A total of 20 journalists have received grants aimed for investigative reports and research on corruption and tracing of illicit assets.
The grants were provided by Human and Environmental Development Agenda (HEDA Resource Centre) in collaboration with Cornerhouse, Finance Uncovered, Premium Times Centre for Investigative journalism and University of Kent, London.
The project is funded by Open Society Initiative for West Africa, (OSIWA)/OSF and MacArthur foundation.
A statement issued yesterday by HEDA Resource Centre signed by its Chairman, Mr. Olanrewaju Suraju recalled that earlier in March the consortium had called for application from interested persons for the anti- corruption grant for investigative reporting and research.
At the end of the application process, a total number of 45 applicants expressed their interest in the grant.
After review by a technical team, 20 applicants were selected for the grant.
Journalists were selected based on quality of applications submitted.
Successful applicants submitted a three-month investigation work-plan, potential total cost of investigation with a realistic and verifiable budget.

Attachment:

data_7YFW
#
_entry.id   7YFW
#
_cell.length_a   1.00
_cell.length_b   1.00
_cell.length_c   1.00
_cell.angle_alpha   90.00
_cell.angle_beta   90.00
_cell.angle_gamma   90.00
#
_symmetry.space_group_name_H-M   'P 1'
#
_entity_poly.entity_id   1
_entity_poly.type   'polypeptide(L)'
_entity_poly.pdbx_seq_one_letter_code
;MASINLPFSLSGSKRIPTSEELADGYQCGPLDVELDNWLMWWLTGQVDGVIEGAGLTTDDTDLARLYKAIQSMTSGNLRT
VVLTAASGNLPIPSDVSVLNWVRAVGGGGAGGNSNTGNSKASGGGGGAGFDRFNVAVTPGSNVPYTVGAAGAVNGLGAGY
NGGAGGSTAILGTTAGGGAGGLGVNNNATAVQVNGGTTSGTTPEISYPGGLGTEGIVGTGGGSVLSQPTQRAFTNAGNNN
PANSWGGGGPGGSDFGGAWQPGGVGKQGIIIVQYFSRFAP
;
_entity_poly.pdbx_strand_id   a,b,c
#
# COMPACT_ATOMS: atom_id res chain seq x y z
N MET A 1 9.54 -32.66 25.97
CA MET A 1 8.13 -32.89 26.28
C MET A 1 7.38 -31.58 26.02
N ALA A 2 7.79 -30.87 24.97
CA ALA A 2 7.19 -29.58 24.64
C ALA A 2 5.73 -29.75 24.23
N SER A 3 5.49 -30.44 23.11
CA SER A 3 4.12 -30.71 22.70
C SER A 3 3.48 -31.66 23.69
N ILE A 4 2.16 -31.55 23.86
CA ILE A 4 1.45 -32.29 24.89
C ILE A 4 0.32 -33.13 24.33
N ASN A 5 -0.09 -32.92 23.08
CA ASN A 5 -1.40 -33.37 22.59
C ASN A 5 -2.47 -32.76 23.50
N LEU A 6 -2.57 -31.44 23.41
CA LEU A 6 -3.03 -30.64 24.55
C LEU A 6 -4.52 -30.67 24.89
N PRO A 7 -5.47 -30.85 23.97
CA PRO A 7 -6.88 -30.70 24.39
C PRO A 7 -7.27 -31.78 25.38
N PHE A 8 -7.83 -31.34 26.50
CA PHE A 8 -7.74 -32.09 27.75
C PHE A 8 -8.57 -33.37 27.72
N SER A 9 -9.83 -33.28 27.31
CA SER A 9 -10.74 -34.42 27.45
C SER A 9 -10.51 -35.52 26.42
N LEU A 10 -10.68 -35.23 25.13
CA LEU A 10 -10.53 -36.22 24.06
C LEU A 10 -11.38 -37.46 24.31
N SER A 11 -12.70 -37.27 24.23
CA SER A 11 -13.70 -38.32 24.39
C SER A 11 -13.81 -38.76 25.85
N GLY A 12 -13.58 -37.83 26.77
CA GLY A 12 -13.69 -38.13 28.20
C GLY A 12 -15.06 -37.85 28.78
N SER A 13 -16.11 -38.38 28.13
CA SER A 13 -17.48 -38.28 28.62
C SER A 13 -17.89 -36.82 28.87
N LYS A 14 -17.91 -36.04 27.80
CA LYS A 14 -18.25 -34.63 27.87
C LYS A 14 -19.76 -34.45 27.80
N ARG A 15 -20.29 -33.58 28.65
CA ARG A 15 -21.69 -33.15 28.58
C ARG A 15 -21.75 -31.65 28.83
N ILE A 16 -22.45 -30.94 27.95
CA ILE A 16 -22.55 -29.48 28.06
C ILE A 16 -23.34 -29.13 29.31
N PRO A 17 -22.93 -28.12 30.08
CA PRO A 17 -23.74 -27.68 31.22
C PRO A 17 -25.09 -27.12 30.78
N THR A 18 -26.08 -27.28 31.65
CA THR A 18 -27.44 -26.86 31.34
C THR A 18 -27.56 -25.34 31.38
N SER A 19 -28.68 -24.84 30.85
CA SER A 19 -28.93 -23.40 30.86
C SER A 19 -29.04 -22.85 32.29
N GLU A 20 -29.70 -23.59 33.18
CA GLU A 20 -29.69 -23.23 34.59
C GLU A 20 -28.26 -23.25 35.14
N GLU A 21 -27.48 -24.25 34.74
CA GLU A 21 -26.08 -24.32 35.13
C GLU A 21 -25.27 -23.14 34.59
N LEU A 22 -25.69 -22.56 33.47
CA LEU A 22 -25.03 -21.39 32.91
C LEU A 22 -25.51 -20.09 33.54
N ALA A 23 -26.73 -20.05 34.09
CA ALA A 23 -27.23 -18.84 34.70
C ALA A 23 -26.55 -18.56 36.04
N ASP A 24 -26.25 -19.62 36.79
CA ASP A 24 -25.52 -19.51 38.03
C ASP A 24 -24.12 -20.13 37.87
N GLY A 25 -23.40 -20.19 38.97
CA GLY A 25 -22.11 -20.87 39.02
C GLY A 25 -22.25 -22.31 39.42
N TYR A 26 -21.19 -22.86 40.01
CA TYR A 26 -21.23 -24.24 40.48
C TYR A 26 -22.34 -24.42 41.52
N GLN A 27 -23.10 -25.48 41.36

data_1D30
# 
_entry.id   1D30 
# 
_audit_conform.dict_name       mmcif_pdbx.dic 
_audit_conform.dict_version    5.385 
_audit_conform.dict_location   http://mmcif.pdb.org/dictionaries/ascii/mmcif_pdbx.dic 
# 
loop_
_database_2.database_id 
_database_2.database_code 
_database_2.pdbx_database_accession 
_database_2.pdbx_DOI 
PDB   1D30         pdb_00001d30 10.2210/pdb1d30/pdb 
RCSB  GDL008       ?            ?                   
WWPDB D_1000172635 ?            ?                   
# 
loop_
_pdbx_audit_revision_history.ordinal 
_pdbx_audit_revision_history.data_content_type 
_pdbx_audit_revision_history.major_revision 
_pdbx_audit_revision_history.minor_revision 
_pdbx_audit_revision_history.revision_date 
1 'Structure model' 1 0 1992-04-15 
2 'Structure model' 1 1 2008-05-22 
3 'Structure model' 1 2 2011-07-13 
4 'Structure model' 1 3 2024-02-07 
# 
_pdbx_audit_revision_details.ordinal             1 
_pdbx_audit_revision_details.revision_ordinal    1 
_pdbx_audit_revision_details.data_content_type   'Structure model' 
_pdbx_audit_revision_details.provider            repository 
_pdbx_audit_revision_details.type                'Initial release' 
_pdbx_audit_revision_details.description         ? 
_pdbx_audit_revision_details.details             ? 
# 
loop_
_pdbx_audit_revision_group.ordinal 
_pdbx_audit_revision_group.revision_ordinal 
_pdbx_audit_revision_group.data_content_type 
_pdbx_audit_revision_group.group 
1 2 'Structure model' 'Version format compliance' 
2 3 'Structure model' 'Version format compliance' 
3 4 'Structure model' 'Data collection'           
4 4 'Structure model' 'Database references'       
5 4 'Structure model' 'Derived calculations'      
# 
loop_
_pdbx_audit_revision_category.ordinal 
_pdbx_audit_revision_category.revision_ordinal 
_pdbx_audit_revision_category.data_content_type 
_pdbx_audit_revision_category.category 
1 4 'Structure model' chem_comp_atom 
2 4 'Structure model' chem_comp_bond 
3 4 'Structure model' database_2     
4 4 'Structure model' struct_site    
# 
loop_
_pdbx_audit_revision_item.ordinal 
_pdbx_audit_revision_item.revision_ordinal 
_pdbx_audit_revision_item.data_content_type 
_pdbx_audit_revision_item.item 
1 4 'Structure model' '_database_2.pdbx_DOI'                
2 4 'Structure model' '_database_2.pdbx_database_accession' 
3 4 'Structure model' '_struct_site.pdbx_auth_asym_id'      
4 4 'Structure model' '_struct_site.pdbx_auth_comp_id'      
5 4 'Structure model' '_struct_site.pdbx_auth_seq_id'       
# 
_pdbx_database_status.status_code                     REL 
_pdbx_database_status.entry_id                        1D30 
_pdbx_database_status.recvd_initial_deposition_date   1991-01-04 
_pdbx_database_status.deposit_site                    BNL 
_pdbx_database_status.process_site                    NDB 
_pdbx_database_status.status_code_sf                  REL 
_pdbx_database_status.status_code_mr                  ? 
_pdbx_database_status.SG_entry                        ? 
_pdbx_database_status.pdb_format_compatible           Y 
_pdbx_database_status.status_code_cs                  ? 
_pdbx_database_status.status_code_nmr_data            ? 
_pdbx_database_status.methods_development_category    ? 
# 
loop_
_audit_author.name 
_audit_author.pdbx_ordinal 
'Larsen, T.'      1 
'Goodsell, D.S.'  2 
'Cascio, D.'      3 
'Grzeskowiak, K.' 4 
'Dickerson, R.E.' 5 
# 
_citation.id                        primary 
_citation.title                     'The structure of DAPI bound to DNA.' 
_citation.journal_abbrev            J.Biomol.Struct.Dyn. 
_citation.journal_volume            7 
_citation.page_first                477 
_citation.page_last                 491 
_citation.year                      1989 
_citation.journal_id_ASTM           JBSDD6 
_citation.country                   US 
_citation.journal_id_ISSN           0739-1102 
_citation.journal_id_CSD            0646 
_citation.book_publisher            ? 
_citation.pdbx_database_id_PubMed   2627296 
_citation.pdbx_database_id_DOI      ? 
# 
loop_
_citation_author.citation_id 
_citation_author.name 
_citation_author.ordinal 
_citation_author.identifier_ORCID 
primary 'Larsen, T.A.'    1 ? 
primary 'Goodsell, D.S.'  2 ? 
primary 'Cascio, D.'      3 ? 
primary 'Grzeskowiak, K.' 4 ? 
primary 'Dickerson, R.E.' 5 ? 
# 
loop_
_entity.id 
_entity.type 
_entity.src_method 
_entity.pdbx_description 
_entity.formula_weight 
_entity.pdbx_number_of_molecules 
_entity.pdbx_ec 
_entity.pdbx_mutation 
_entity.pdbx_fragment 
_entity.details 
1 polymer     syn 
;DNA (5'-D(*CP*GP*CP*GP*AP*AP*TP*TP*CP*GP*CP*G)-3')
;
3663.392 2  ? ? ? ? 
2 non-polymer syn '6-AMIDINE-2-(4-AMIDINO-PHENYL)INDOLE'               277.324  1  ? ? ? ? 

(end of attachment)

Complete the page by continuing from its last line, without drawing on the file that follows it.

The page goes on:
"The grant for anti-corruption investigative reporting and research is designed to empower journalists, activists, citizens as well as actors within the private and public sectors towards engaging in demand for accountability, probity and transparency through research, monitoring and reporting corruption, money laundering, noxious assets and illicit financial flow in and out of the country."
According to the groups, the aim is to engender sustained awareness and engagement in dealing with corruption issues, illicit financial flow, money laundering and expose inadequacies in the financial system of some of the countries of destination.
HEDA partnered other civil society and media organisations (Cornerhouse, Finance Uncovered, Premium Times Centre for Investigative journalism and University of Kent) in engaging local anti-corruption agencies and international mechanisms (Unexplained Wealth Order of the UK and Mutual Legal Assistance in Criminal Matters between Nigeria and Dubai) in tracing noxious funds and stolen assets for effective and timely freezing and recovery of such assets.
The successful applicants were contacted after the relaxation of the lockdown in the country many of who have commenced investigation on chosen corruption stories.
The grant will last for a period of three months and all applicants are expected to submit the report of their findings after the stipulated time.
The report of the investigation will be published on various newspapers and online media.